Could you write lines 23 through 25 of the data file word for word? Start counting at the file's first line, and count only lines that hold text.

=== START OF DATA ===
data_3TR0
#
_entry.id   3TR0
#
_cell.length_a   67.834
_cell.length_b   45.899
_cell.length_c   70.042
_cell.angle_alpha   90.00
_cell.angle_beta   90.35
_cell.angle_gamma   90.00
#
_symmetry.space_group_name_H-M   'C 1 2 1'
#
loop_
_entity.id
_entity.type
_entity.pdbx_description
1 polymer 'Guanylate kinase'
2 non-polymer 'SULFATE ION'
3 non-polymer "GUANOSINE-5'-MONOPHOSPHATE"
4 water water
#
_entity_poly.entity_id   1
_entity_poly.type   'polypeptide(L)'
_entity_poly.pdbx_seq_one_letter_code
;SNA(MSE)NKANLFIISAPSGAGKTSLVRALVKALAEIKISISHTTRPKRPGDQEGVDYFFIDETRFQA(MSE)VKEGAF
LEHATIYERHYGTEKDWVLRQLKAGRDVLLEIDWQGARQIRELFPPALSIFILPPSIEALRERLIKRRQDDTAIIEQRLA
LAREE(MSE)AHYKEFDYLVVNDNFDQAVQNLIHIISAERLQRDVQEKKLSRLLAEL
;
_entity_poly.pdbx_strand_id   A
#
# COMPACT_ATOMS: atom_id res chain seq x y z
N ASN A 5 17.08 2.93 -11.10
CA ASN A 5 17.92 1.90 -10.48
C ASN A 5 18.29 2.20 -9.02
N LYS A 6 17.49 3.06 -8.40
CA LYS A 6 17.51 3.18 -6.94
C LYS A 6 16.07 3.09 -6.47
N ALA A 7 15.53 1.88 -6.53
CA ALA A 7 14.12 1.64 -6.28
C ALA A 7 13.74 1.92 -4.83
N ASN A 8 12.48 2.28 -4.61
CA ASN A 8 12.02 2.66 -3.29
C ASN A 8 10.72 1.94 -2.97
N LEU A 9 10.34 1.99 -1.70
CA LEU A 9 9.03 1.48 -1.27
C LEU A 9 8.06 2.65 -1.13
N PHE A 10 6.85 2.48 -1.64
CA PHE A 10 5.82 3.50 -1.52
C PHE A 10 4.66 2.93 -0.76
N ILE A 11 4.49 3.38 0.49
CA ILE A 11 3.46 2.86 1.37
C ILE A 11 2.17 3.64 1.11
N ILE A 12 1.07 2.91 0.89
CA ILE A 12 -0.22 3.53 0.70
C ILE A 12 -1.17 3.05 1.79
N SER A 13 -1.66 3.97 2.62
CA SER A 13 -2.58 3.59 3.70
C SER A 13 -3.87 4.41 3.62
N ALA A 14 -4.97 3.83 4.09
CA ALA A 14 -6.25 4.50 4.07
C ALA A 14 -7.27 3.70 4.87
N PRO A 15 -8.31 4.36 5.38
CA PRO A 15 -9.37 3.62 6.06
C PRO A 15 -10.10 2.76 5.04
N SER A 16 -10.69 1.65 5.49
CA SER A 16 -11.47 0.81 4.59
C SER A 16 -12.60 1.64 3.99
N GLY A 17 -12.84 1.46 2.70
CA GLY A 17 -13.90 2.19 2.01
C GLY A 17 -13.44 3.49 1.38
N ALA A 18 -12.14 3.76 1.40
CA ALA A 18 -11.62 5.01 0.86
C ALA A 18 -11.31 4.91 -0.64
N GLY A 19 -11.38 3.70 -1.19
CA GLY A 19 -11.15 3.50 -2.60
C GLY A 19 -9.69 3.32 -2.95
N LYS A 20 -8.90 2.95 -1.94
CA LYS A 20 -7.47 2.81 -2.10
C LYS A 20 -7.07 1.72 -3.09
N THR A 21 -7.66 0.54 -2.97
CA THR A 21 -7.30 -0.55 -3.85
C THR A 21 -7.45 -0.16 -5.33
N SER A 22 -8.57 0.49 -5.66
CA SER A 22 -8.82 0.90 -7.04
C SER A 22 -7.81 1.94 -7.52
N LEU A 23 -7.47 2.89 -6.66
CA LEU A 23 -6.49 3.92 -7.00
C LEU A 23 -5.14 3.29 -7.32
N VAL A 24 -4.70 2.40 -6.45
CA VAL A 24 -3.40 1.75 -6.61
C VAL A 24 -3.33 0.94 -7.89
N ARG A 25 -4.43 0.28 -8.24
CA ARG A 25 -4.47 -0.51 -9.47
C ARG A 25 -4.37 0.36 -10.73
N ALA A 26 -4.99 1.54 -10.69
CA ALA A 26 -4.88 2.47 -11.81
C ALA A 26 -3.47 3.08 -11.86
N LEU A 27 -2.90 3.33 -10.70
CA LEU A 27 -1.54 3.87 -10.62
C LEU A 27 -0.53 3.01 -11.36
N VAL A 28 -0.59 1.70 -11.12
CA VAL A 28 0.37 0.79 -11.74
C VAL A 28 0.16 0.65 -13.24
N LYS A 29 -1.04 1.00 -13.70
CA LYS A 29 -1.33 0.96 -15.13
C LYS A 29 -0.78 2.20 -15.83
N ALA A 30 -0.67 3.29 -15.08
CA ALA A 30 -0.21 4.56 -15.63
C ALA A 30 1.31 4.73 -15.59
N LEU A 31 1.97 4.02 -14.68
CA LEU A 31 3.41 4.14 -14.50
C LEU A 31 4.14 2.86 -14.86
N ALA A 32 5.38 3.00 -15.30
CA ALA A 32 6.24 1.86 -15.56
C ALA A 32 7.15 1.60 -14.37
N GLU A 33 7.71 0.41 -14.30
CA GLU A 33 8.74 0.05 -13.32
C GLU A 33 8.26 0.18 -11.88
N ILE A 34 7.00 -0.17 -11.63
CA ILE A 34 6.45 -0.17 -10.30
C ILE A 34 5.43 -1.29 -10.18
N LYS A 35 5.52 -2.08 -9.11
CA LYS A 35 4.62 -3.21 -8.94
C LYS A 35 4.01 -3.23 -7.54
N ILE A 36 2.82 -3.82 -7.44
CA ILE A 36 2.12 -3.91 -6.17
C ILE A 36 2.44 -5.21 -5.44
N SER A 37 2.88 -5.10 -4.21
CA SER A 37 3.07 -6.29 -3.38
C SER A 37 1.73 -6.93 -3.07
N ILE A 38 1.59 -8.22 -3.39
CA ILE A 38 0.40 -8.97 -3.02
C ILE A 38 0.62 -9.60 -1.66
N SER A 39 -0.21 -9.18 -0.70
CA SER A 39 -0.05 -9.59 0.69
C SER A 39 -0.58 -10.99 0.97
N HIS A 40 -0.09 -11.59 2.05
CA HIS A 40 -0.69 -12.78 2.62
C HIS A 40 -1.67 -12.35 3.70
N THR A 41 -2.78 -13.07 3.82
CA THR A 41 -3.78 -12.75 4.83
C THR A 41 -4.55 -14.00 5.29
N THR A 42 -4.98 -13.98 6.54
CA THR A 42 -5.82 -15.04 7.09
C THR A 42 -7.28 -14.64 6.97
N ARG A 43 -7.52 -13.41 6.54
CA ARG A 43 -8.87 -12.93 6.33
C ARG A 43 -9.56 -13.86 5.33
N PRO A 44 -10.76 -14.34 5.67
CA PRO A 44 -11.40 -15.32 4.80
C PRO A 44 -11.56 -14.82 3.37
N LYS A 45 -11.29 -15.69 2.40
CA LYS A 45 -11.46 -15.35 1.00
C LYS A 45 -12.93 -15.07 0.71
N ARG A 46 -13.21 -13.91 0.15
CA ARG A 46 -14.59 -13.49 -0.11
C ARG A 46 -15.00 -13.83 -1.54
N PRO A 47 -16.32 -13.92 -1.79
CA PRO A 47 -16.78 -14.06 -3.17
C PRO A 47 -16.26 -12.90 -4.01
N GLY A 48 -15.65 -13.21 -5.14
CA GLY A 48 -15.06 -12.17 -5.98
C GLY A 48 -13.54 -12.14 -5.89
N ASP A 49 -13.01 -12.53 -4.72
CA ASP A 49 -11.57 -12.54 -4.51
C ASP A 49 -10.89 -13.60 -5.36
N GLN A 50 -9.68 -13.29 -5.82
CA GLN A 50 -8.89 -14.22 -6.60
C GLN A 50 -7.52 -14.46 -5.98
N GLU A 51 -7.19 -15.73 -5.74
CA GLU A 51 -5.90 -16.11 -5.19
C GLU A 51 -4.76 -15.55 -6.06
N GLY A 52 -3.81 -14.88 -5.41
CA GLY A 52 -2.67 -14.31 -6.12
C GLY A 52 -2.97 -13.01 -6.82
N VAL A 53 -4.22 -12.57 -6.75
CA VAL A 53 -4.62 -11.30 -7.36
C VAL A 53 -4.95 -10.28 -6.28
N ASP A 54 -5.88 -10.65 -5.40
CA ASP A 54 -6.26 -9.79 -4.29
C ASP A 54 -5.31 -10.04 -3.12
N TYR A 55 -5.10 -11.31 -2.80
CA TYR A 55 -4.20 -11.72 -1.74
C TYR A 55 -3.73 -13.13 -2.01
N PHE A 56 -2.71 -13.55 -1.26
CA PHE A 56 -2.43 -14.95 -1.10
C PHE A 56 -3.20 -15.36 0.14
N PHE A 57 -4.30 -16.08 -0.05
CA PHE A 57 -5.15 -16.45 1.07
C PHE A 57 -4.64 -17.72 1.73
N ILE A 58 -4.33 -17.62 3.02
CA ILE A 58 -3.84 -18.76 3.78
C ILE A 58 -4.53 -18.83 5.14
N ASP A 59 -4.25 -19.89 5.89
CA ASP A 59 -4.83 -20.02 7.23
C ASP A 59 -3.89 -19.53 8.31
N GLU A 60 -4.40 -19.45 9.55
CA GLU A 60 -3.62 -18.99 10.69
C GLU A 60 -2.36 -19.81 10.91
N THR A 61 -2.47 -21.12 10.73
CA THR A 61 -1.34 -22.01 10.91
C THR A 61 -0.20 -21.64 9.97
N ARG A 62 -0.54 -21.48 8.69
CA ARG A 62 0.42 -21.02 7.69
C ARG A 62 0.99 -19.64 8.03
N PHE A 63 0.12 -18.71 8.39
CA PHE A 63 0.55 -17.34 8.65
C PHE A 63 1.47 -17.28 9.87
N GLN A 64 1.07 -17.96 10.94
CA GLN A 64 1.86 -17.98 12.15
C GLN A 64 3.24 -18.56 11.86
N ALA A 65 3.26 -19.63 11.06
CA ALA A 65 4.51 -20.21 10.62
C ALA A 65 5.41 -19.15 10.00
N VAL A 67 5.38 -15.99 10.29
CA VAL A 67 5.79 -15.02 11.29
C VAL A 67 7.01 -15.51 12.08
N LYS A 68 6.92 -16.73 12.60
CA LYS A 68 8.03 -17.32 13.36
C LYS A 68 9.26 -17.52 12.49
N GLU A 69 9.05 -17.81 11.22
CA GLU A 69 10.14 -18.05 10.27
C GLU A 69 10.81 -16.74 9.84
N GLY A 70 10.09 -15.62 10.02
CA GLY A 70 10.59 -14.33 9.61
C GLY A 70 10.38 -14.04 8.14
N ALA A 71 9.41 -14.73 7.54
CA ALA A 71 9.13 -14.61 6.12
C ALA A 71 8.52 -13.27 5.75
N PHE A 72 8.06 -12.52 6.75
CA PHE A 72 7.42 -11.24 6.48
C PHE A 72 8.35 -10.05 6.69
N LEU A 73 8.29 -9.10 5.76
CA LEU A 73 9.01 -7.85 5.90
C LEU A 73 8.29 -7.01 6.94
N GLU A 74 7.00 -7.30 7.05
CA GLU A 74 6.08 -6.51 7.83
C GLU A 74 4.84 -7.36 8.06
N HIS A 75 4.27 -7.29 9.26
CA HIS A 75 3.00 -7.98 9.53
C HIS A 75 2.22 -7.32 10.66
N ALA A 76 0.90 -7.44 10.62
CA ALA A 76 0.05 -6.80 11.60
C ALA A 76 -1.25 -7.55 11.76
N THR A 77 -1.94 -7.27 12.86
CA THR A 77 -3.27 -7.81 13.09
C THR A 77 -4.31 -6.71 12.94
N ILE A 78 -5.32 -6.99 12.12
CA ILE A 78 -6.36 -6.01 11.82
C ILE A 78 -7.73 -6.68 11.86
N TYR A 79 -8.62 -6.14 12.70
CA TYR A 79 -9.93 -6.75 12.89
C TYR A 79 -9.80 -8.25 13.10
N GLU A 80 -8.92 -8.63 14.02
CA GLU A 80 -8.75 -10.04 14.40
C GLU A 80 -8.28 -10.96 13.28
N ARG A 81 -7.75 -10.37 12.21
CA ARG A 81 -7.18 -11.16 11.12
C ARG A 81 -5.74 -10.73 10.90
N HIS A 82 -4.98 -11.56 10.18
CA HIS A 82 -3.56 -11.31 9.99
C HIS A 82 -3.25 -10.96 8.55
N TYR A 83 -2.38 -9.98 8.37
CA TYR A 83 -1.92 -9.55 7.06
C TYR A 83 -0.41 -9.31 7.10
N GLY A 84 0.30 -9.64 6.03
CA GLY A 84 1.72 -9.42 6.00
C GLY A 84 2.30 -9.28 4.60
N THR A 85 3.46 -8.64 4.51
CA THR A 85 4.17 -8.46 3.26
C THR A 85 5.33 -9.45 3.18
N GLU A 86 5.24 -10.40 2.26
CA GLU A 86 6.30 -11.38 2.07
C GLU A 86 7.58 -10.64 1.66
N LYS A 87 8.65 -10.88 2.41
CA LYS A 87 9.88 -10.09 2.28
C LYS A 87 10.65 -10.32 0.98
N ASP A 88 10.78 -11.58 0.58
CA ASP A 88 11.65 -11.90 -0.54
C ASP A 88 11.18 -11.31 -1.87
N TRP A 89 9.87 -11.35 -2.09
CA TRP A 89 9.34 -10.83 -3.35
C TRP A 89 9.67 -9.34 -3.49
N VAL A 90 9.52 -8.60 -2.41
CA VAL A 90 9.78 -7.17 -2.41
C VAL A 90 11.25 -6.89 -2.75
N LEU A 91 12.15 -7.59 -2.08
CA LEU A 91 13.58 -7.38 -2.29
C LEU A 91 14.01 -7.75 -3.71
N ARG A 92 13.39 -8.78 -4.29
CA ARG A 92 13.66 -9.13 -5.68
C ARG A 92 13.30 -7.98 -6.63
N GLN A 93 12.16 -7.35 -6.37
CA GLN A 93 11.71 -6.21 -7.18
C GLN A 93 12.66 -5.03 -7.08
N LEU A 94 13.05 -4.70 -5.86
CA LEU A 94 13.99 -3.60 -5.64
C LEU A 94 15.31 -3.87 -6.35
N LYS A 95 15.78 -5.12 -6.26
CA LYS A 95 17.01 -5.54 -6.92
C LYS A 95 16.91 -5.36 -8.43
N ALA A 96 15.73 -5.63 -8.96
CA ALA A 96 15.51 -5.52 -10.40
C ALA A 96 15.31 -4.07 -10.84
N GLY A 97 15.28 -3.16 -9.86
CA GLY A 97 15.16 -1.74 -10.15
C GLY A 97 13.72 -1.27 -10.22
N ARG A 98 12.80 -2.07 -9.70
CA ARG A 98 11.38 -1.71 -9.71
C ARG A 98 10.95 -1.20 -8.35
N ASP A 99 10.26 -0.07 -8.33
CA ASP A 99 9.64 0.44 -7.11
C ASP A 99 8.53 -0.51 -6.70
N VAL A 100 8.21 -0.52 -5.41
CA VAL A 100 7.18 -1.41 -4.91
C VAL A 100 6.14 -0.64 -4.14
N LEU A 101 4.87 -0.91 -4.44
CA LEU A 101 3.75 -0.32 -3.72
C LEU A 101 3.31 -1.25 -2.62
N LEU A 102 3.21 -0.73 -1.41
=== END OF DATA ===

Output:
_entity_poly.entity_id   1
_entity_poly.type   'polypeptide(L)'
_entity_poly.pdbx_seq_one_letter_code